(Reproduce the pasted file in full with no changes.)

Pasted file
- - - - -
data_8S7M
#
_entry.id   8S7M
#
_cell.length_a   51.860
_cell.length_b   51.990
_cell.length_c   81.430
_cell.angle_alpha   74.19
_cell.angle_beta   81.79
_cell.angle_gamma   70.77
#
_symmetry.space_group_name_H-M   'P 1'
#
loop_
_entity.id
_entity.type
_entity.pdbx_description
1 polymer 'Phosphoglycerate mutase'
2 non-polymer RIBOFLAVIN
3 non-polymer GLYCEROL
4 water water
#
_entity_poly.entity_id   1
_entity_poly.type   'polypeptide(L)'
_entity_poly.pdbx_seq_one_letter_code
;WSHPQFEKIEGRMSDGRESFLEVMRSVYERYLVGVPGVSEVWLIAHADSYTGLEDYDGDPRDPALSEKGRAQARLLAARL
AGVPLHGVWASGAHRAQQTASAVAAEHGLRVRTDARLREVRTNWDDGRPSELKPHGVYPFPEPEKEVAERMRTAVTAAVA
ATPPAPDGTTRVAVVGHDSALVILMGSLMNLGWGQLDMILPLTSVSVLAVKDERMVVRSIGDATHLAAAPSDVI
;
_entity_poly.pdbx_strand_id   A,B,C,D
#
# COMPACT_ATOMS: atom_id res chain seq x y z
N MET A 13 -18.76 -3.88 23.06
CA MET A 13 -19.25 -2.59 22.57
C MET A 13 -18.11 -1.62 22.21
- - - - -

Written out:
data_8S7M
#
_entry.id   8S7M
#
_cell.length_a   51.860
_cell.length_b   51.990
_cell.length_c   81.430
_cell.angle_alpha   74.19
_cell.angle_beta   81.79
_cell.angle_gamma   70.77
#
_symmetry.space_group_name_H-M   'P 1'
#
loop_
_entity.id
_entity.type
_entity.pdbx_description
1 polymer 'Phosphoglycerate mutase'
2 non-polymer RIBOFLAVIN
3 non-polymer GLYCEROL
4 water water
#
_entity_poly.entity_id   1
_entity_poly.type   'polypeptide(L)'
_entity_poly.pdbx_seq_one_letter_code
;WSHPQFEKIEGRMSDGRESFLEVMRSVYERYLVGVPGVSEVWLIAHADSYTGLEDYDGDPRDPALSEKGRAQARLLAARL
AGVPLHGVWASGAHRAQQTASAVAAEHGLRVRTDARLREVRTNWDDGRPSELKPHGVYPFPEPEKEVAERMRTAVTAAVA
ATPPAPDGTTRVAVVGHDSALVILMGSLMNLGWGQLDMILPLTSVSVLAVKDERMVVRSIGDATHLAAAPSDVI
;
_entity_poly.pdbx_strand_id   A,B,C,D
#
# COMPACT_ATOMS: atom_id res chain seq x y z
N MET A 13 -18.76 -3.88 23.06
CA MET A 13 -19.25 -2.59 22.57
C MET A 13 -18.11 -1.62 22.21